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The Voice Of The Chimney Sweepers

1305 words - 5 pages

William Blake (1757-1827) led a relatively happy life. At an early age, he claimed that he could see God, Angels, and other important Italian figures. Blake’s parents encouraged him to keep a record of all the masters he claimed to keep in contact with. Blake’s father, James Blake, gave him casts and engravings to keep this record. At the age of ten, Blake started at a drawing school named Henry Pars’ Drawing School. Three years later, he was apprenticed to a Master Engraver, James Basire. Blake worked with Basire for seven years, and then attended the Royal Academy School to further his study in drawing, painting, and printmaking. After his studies, he started out engraving and producing illustrations for magazines. In 1783, he happily wed Catherine Boucher, and taught her to paint and draw. She was devoted to Blake, and helped him print in what would be an unsuccessful attempt at opening his own print shop. They had no children. He began to experiment with engravings, and drawings, and in such, became famous for them. People of his time thought him to be rather insane, because his artworks were so strange to the public. While he didn’t get much recognition for his first set of poems published in 1783, a book of poetry appropriately named Poetical Sketches, he is known for the gentle, yet outspoken poetry of his 1789 published work, Songs of Innocence, and his rather profound disillusionment of his 1794 collection, Songs of Experience. In these works, he proposed the ideal that society is the key destroyer of childhood innocence, but, keeping a strong imagination could ultimately help redeem the fallen world.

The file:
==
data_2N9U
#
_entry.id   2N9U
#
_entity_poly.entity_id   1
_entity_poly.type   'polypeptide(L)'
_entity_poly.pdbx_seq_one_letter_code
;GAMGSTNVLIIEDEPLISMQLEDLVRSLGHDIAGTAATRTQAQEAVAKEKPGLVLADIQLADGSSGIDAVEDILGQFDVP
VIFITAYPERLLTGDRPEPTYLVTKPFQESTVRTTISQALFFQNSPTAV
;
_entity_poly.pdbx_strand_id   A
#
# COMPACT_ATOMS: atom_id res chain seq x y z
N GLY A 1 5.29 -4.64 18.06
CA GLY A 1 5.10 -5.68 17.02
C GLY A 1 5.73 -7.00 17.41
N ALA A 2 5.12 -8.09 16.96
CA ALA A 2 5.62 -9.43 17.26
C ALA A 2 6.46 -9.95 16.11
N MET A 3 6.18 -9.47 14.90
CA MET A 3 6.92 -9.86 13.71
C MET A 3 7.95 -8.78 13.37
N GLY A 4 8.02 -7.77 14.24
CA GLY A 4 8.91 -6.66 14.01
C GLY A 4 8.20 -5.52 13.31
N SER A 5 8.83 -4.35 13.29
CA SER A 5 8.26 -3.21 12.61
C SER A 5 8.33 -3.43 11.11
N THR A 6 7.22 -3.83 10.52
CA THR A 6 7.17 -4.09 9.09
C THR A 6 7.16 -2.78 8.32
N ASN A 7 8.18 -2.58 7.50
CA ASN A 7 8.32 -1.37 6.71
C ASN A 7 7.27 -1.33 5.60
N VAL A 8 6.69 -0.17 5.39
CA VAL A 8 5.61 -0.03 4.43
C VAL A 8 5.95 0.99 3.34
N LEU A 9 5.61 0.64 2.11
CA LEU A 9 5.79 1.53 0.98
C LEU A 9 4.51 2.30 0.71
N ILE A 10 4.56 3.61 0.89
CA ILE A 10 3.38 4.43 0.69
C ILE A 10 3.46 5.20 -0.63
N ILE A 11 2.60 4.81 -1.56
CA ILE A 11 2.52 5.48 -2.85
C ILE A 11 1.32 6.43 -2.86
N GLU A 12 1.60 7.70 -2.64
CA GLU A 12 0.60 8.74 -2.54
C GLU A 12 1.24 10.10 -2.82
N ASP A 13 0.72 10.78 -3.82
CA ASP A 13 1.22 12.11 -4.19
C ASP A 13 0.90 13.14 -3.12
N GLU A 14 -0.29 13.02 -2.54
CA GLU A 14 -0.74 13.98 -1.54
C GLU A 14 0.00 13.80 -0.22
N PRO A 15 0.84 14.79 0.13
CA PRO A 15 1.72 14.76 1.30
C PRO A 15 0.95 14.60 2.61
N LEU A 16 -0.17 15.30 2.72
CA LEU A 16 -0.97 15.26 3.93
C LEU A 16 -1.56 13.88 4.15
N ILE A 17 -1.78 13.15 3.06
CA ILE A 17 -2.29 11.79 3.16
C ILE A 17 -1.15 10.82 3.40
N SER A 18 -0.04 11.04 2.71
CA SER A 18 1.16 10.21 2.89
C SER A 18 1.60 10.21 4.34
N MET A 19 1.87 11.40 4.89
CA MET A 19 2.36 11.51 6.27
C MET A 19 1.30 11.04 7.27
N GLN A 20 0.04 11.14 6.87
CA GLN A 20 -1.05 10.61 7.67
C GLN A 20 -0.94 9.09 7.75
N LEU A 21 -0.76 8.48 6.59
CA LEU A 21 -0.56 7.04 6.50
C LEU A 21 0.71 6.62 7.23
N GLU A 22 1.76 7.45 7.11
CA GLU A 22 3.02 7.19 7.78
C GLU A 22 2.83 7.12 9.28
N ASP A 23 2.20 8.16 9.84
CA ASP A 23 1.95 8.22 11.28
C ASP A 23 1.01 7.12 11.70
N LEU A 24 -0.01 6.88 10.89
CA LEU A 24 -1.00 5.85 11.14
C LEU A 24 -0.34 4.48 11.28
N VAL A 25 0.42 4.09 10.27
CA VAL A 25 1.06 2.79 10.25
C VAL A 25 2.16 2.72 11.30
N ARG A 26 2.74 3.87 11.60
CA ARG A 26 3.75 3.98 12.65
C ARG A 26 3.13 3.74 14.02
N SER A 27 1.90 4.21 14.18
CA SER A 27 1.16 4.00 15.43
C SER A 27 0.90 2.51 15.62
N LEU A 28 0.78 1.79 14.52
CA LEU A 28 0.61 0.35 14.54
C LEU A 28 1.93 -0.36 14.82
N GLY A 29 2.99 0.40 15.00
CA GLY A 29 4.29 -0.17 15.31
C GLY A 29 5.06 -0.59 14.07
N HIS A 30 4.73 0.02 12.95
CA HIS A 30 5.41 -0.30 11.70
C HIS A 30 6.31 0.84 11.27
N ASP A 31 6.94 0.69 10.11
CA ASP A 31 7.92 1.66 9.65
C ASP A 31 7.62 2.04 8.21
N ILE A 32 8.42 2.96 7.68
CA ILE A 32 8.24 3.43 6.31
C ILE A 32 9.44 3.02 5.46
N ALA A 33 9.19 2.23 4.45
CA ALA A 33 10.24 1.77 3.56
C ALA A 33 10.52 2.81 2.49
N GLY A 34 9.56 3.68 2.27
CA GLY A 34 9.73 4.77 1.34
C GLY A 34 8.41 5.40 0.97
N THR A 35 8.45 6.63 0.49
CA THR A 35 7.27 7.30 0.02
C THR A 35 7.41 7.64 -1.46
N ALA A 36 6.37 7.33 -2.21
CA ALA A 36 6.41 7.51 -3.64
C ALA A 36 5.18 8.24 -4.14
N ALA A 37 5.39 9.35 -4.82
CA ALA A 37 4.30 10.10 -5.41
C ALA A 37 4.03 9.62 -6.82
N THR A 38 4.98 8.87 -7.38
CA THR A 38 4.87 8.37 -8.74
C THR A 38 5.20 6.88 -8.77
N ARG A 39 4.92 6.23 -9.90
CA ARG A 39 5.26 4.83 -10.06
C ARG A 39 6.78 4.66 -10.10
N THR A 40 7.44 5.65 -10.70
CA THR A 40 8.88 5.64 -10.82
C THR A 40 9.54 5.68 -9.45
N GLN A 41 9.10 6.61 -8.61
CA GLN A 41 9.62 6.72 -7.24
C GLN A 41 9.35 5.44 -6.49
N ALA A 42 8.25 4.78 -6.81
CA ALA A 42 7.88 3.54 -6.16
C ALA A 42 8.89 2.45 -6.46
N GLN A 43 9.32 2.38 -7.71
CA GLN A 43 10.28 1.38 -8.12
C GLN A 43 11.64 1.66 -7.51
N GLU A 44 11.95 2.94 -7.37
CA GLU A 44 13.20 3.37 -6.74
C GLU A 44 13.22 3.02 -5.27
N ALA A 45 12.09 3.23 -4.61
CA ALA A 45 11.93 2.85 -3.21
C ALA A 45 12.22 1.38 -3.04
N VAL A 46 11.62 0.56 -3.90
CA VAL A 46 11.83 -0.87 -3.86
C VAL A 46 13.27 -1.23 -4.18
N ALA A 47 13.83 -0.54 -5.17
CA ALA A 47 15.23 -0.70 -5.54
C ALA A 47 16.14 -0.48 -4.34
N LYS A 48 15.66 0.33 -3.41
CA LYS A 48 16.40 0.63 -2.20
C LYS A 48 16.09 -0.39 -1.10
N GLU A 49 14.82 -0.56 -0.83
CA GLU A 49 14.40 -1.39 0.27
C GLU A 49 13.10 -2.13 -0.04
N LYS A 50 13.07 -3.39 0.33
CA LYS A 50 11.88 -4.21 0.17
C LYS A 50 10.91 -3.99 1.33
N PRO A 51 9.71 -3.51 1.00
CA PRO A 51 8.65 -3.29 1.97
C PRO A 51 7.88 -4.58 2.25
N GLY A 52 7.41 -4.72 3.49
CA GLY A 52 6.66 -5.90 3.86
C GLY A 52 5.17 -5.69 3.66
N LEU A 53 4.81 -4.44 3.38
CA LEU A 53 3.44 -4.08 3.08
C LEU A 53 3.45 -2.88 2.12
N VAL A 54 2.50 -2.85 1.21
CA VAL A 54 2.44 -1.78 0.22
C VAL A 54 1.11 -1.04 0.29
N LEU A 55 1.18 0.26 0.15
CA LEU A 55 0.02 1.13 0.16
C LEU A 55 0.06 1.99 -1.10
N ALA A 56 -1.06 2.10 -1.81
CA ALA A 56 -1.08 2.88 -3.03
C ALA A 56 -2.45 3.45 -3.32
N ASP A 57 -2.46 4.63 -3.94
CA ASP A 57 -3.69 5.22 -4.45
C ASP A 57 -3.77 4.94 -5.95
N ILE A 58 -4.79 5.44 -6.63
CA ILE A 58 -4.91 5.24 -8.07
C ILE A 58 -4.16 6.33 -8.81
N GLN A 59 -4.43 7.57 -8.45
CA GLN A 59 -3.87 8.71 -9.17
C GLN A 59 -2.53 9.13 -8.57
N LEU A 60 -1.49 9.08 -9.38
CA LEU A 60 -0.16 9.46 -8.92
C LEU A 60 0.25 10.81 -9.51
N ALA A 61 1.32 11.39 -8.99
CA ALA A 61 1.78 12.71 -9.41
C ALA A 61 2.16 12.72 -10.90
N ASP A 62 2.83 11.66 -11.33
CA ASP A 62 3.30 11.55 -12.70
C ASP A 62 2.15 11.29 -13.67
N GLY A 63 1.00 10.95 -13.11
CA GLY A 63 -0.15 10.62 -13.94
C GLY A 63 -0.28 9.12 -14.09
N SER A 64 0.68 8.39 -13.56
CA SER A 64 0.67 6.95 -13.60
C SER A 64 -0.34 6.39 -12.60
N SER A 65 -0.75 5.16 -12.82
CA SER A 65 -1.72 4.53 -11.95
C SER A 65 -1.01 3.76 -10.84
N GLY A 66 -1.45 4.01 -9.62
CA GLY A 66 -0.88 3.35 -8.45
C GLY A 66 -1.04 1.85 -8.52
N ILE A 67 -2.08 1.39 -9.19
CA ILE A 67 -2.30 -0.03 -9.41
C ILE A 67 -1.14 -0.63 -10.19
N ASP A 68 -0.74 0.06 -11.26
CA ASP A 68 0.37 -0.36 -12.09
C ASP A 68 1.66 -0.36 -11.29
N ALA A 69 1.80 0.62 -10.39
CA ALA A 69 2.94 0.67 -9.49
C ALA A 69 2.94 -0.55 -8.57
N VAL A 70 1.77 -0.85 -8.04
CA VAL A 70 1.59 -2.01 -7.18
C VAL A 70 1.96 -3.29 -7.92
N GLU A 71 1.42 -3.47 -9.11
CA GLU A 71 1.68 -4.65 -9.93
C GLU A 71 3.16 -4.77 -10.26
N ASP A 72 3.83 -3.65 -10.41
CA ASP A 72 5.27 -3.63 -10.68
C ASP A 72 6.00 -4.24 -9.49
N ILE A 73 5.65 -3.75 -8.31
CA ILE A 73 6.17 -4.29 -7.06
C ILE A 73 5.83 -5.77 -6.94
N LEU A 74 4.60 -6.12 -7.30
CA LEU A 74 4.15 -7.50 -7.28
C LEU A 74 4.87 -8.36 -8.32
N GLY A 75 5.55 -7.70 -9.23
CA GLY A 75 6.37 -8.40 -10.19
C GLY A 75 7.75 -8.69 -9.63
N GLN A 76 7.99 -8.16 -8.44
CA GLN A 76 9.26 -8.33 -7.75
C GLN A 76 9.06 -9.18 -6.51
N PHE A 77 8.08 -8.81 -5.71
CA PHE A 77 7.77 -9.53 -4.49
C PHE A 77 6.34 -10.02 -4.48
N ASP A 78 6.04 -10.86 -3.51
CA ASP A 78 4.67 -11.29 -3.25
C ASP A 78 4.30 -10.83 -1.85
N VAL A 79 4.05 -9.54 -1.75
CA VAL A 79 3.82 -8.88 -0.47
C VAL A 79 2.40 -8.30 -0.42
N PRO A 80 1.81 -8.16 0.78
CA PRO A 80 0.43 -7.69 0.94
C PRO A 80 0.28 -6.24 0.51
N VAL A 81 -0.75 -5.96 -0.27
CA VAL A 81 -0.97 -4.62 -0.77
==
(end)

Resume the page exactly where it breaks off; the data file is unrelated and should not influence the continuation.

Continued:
During Blake’s life, he was known for his painting, his engraving, his artistry, his love of music, and his strong opinion that child labor laws were too strict. Most children were sent off in the early mornings to do a full day’s work, for half the pay of an adult’s, even though the quality of work was the same. Children were sent off the squeeze into small places day after day. Limbs could break. Soot was inhaled. The poisonous chemicals in the chimneys caused hazardous situations, and thus medically, the children were hindered. Children worked anywhere from six to eight hours a day, and were expected to get up bright and early the next day to show up for work. On the occasions that they were allowed off from work, they went home to abusive families or foster homes. Business owners claimed that putting them to work, the children were able to care for themselves, and their poor families. Still, many thought that the hours and dangers heavily outweighed the value of a few coins. Blake was not the only Poet of the time who fought for the rights of the children, but he was one of the few who publically showed his detest for such labors, through his poems, “The Chimney Sweeper-Songs of Innocence 1789,” and “The Chimney Sweeper-Songs of Experience 1794.” Blake was able to shed light on the cruelty of society of the work ethic of children,...

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